Hi! Krithika Parthan here and today I get to talk about what is probably my favorite clay technique ever. That’s a pretty bold statement! But I just adore silkscreening so much! For someone who considers herself “crafty but but not artsy”, silkscreening is the perfect way to create detailed gorgeous pieces without needing to draw myself. Textures let me do that as well, but with an additional dimension.
There’s a fair bit of contention about using commercially available silkscreens and textures in your work. People seem to think that it takes away from the originality of their work if they do this. The important thing to remember is that textures and silkscreens are just another set of tools that will help you create your pieces, just like a block of clay or a tissue blade.
With just one pattern, you can create infinite variations by changing the base clay or the treatment on top. In the picture, I have silkscreened the same leaf pattern on a number of different clay sheets. Starting from left top corner going clockwise the base clay is Igloo, a mix of pearl and glitter, 18K gold and Yellow Gold Glitter clay. I have colored all of them with alcohol ink markers. You can see how the effect goes from matte to shimmery and straight out blingy! To provide some contrast, there’s also a sample where I’ve used gold paint on Peacock Pearl and just added some syndee holt style dots with a dotting pen and/or alcohol markers.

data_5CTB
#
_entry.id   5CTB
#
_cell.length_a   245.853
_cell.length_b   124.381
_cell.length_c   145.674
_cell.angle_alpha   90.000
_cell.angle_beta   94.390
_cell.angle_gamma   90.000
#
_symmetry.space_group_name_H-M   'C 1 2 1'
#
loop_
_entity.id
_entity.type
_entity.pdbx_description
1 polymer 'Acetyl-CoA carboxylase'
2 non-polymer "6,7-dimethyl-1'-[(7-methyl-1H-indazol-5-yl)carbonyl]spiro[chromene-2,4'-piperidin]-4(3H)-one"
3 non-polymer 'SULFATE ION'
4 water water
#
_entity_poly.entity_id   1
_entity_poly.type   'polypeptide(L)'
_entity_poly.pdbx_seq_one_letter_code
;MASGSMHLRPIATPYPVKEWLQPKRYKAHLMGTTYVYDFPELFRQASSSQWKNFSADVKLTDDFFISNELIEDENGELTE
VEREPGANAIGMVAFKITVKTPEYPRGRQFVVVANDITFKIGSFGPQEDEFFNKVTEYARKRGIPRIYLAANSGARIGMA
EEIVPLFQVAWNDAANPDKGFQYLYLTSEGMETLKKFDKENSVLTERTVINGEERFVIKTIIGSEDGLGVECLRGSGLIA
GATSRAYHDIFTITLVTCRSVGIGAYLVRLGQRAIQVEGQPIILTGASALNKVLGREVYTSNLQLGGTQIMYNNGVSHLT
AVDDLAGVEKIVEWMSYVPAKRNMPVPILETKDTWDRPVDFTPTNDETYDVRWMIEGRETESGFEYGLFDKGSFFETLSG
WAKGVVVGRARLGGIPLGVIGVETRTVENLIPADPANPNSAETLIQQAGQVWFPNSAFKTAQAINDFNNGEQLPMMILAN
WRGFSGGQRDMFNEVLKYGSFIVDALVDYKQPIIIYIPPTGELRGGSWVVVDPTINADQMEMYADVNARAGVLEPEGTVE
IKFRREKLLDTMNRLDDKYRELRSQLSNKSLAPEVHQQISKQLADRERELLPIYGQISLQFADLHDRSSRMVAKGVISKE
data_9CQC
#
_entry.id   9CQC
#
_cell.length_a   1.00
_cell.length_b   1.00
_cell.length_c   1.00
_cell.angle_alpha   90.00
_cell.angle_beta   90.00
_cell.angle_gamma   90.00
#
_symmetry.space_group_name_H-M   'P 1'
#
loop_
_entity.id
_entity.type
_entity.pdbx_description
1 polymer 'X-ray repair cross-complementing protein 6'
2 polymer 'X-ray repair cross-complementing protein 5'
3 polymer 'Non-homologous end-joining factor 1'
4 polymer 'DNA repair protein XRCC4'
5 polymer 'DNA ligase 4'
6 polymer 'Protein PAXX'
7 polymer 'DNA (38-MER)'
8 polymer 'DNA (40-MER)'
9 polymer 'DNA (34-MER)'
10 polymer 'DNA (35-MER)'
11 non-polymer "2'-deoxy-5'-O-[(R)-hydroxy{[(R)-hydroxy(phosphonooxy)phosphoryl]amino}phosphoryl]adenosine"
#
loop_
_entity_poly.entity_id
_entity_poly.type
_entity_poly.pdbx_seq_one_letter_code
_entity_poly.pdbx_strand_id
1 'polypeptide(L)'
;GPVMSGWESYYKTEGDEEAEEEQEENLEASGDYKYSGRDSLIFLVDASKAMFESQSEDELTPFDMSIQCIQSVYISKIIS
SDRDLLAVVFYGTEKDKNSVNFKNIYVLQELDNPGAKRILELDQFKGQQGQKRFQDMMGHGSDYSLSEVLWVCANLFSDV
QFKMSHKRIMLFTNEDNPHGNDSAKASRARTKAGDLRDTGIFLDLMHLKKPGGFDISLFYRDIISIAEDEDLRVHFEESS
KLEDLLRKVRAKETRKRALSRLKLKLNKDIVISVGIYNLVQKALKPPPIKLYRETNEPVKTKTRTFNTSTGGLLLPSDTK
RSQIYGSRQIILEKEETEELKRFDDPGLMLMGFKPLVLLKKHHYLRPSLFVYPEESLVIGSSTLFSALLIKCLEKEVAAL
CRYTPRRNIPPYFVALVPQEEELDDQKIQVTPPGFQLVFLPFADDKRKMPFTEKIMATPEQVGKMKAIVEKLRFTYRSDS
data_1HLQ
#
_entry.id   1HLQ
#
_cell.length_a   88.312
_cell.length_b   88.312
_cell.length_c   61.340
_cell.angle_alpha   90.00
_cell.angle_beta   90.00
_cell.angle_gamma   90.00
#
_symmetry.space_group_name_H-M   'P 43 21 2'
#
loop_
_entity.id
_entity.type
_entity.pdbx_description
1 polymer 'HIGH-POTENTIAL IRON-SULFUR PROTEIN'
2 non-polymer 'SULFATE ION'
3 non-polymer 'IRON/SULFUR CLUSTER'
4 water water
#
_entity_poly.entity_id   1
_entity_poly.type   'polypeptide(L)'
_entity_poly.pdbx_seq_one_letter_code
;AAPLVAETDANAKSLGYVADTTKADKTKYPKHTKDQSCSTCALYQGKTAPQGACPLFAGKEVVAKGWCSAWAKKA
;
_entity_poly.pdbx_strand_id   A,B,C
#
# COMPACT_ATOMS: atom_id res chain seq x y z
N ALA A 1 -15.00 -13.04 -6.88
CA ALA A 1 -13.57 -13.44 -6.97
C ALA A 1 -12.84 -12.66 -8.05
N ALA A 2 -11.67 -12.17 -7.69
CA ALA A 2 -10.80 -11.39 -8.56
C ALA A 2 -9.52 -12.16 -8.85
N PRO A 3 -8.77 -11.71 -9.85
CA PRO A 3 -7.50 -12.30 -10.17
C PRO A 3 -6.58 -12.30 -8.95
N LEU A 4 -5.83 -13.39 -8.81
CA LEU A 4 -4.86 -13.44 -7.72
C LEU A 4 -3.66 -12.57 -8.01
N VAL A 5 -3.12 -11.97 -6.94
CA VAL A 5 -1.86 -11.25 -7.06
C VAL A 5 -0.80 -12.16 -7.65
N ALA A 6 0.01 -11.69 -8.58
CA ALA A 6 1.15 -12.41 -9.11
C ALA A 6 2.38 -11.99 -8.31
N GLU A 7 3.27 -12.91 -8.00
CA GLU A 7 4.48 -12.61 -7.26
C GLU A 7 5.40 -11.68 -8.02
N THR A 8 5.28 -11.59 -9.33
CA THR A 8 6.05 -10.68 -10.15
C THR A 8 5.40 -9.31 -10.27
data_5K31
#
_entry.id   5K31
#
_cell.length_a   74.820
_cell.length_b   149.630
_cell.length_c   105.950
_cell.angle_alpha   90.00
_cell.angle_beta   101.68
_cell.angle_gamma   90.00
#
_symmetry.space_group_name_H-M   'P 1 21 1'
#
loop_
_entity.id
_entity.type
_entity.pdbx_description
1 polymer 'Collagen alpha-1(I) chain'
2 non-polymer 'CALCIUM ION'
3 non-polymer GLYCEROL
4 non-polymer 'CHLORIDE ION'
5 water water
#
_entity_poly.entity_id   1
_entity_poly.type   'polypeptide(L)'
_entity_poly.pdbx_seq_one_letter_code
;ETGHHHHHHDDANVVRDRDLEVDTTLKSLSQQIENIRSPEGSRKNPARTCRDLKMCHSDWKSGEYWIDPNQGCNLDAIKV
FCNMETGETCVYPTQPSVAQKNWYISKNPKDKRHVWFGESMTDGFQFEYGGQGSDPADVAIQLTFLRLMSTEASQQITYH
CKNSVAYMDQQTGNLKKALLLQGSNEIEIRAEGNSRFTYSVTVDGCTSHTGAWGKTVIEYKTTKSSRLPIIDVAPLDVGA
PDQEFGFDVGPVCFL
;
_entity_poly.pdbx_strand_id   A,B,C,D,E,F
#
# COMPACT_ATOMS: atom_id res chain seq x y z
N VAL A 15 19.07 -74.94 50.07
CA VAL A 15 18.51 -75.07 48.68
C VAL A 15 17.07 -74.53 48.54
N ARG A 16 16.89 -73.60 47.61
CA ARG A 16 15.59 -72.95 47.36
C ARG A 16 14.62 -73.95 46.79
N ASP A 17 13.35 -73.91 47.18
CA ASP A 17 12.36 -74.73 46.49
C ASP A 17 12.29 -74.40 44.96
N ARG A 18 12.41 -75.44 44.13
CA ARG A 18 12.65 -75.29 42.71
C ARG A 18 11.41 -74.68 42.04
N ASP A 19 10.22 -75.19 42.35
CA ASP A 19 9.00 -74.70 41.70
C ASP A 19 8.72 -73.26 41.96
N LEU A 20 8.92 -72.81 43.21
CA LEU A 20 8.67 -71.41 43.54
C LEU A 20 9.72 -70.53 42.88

I’ve only covered a handful of options here. Even with coloring, you could use color pencils, alcohol inks with a paint brush, or even watercolor pens. How about trying it on a Skinner blend, or a surface colored with chalk pastels? Is your head spinning yet?!
Of course, you don’t have to stick to just round shapes to show off the pattern. The same pattern can look different in a circle versus a heart!
Textures similarly have many possibilities. You can use a myriad of products to highlight texture. The bronze heart shows a simple wood texture with gold paint in the recesses. You can get this effect by covering the baked piece with paint and then wiping off the excess on the high spots. I followed a similar process for the bronze necklace piece, but used Vintaj patina inks in a variety of greens for a verdigris like effect. I love the aged vintage look this creates!
Another one of my favorite ways to highlight texture is using mica powder. You can add mica (or any other medium) to the high spots or low spots for a totally different effect. I like using strips of color for a blended or rainbow effect. I think it works particularly well with this chevron pattern!
You can use tinted liquid clay on a textured surface to create a remarkable ceramic look. I mixed white Premo with Grey Granite as a base for these pieces and textured a sheet of clay with some of my favorite patterns from the new Sculpey texture sheets. Once cut and baked, I stirred in some Adirondack alcohol ink with Liquid Sculpey Clear and gently “scraped” some liquid clay across the surface. I like going for a blended effect here as well. The lacy hearts were my favorite from the batch!
I hope I’ve given you some ideas on how to use textures and silkscreens in a number of different ways! You can always combine texture and silkscreens in the same piece for even more variation. I had so much fun playing with the new silkscreens and textures from Polyform for this article! Grab a silkscreen or two and try it out for yourself!